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McDowell dies a slow death in the desert

Graeme McDowell lost to Jason Day in the quarter-finals of the WGC-Accenture Match Play on Saturday afternoon. Picture: Fran Caffrey / www.golffile.ieGraeme McDowell lost by one hole to an excruciatingly slow Jason Day in the quarter-finals but left Dove Mountain buoyed by his best ever result in the WGC-Accenture Match Play.

“I am walking out here almost feeling triumphant,” McDowell said, half in jest, as he headed for his car. “My best ever performance at Dove Mountain. Losing in the quarter-finals feels like a success for me here.”

The 33-year old Portrush man, who had reached the third round just once in six previous appearances, was almost running on empty in terms of adrenaline after his 3 and 2 morning win over pal Shane Lowry.

It took him nine holes to get going again, but the putts that dropped for him in the morning simply dried up in the afternoon and he was edged out in a scrappy encounter that will be remembered for the Australian’s snail-like pre-shot routine.

Day’s slow play meant the pair were on the clock for the last six holes but ironically it was McDowell who was given a bad time by tour official Mark Russell when he was forced to step off his crucial approach to the 17th when a photographer moved as he prepared to pull the trigger.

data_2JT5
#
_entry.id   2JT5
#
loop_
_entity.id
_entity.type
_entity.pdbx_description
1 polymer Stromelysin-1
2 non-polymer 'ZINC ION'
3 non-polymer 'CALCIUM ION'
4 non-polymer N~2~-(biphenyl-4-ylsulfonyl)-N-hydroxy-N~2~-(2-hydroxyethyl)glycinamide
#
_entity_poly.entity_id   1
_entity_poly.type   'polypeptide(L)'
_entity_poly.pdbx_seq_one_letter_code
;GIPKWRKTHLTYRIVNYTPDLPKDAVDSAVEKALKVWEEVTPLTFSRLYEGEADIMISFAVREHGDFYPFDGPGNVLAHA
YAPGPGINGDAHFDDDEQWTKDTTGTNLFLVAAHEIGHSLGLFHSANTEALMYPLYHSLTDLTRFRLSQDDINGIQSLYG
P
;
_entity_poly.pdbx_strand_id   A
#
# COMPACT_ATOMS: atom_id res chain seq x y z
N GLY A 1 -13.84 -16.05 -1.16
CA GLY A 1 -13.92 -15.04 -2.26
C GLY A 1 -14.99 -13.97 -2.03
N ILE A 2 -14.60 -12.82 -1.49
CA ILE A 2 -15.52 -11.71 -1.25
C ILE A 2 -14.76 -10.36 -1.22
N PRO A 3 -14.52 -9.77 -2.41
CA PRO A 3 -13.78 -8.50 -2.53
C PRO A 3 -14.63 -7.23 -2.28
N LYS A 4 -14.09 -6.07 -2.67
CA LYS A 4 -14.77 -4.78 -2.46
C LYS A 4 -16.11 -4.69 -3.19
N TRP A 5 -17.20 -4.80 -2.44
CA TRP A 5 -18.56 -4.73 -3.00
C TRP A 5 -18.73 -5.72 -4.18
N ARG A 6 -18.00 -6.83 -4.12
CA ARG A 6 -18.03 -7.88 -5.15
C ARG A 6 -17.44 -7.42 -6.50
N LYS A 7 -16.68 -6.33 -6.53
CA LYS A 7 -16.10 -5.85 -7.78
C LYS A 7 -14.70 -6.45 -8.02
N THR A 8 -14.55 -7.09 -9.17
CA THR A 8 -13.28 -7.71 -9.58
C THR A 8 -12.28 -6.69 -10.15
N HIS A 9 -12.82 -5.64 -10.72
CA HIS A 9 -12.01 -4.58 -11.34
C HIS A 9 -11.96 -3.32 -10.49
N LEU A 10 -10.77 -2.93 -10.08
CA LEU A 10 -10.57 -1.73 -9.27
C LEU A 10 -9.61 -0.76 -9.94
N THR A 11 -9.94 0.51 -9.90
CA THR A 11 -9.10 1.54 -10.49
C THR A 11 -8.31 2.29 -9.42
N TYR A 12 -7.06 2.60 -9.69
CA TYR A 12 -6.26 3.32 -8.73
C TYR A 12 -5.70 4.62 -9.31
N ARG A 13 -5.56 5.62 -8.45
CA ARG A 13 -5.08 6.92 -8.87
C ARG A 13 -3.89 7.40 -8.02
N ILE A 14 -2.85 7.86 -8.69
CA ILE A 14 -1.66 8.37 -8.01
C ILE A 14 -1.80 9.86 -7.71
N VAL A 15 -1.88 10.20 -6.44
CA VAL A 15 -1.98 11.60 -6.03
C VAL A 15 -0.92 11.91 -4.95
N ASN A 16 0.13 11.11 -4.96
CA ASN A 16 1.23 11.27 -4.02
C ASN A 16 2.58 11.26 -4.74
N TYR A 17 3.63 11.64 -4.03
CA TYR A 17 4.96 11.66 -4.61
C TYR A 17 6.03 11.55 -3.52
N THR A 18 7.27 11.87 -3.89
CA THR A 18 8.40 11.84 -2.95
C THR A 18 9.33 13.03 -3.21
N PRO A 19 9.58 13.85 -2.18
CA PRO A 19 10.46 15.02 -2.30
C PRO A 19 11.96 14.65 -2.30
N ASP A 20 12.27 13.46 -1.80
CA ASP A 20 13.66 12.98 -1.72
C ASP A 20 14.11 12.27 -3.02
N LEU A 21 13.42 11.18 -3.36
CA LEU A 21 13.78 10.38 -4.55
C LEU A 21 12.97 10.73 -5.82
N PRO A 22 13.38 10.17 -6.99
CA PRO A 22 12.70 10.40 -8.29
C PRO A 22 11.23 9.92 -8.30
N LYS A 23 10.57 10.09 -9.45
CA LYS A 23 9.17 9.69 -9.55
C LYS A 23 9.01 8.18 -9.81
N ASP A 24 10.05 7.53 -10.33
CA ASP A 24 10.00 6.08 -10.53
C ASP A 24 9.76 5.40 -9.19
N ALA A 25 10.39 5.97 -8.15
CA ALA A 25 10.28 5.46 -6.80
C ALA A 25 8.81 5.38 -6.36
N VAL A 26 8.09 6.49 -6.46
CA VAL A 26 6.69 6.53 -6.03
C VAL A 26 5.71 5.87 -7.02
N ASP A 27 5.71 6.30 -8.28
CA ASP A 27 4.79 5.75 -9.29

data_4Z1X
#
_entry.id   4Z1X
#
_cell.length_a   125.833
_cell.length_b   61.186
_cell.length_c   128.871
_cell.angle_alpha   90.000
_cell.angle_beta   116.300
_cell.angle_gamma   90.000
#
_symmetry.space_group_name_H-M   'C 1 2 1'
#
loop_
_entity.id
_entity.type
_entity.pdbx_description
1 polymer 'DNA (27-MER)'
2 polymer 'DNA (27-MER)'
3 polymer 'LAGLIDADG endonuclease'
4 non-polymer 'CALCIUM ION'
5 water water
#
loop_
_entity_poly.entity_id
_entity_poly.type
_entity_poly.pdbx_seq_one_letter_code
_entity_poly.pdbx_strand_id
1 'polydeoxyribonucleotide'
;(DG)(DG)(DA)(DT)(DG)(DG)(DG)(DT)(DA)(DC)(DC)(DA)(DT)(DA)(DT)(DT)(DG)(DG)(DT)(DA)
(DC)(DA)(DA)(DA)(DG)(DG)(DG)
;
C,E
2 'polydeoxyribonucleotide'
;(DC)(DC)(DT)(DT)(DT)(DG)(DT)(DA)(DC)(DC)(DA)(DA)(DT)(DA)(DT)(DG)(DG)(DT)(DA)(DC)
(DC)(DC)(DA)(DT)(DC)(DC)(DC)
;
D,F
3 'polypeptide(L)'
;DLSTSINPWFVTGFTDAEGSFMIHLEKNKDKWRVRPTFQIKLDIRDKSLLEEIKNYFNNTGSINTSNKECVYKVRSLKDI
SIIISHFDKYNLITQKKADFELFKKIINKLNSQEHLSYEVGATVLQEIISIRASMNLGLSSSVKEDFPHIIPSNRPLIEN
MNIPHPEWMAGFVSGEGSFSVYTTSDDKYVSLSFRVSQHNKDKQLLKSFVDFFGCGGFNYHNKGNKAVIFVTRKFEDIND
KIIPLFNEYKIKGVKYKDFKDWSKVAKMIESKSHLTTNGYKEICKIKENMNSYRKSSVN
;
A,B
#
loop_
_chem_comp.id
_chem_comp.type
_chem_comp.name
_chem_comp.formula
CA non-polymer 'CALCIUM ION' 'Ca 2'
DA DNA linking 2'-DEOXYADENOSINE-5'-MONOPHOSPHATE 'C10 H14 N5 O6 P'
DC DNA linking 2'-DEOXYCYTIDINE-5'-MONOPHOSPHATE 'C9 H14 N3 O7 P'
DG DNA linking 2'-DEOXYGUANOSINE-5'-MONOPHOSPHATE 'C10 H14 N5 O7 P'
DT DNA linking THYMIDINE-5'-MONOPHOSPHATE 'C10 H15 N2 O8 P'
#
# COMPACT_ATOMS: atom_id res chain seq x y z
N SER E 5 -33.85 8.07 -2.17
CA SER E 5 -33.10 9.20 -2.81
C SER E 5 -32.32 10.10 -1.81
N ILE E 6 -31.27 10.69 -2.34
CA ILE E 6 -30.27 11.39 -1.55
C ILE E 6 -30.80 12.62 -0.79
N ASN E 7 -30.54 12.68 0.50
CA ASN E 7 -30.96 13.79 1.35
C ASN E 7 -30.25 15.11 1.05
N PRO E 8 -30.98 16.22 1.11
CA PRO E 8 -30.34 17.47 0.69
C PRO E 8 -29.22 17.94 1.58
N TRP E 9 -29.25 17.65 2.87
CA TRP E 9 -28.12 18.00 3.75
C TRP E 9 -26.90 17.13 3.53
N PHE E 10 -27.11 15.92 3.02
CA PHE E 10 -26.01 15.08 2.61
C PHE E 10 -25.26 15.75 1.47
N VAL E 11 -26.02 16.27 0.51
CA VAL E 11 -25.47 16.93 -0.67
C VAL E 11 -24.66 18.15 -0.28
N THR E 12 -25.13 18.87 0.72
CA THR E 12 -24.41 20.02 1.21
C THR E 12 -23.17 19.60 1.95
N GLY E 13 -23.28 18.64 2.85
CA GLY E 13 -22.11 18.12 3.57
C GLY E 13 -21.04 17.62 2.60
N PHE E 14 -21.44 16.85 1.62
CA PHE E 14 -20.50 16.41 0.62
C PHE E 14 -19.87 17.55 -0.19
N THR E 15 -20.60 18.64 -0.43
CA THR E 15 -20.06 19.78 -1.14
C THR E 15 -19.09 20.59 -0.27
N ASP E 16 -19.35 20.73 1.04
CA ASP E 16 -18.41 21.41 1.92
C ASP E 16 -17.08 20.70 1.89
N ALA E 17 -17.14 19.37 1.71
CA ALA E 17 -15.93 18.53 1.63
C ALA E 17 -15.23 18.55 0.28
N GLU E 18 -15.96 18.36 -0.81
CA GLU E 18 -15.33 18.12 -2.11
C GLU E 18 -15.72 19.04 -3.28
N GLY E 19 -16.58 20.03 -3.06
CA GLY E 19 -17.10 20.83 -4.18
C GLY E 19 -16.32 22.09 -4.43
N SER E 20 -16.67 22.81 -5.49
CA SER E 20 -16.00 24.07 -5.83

With the match was all square at the time, McDowell missed the green, lost the hole to a par and then narrowly failed to repeat of the 18th hole birdie that took Alex Noren into extra holes on Friday.

The 2010 US Open champion confessed that he paid an emotional toll for his third round victory over close friend Lowry, who walked around to support him in the afternoon.

“I went back to the hotel and packed my stuff up, then I wasn’t doing anything else so I came along to support Graeme,” Lowry said. “He has been a friend of mine for years. He played better than me this morning, he deserved to win.”

Jason Day drives at the 10th. Picture: Fran Caffrey / www.golffile.ieTheir tussle certainly took it out of McDowell, who said: “It’s like a Ryder Cup scenario. You are so fired up for it in the morning and then you have 45 minutes to turn around and it’s very hard to have that same intensity level in the afternoon.

“The front nine I felt I wasn’t my sharpest, but on the back nine I felt I got the intensity level going again. I felt good and everything but basically I didn’t make the putts.

“If I am being brutally honest, I wasn’t on the button with my golf swing this week.”

Day was also spent after his 4 and 3 third round win over Master champion Bubba Watson, conceding the first when pushed his drive into the desert and failed to make the green in three after a penalty drop.

McDowell missed a 14-foot eagle chance to go two up at the second but did so at the third when he rolled home a 20 footer.

A bogey at the fourth, where he was unlucky to see his approach roll off the green, saw his lead cut to one hole. And when he failed to take advantage of another Day mistake off the tee at the fifth by missing the green and dropping a shot himself, he had lost all momentum.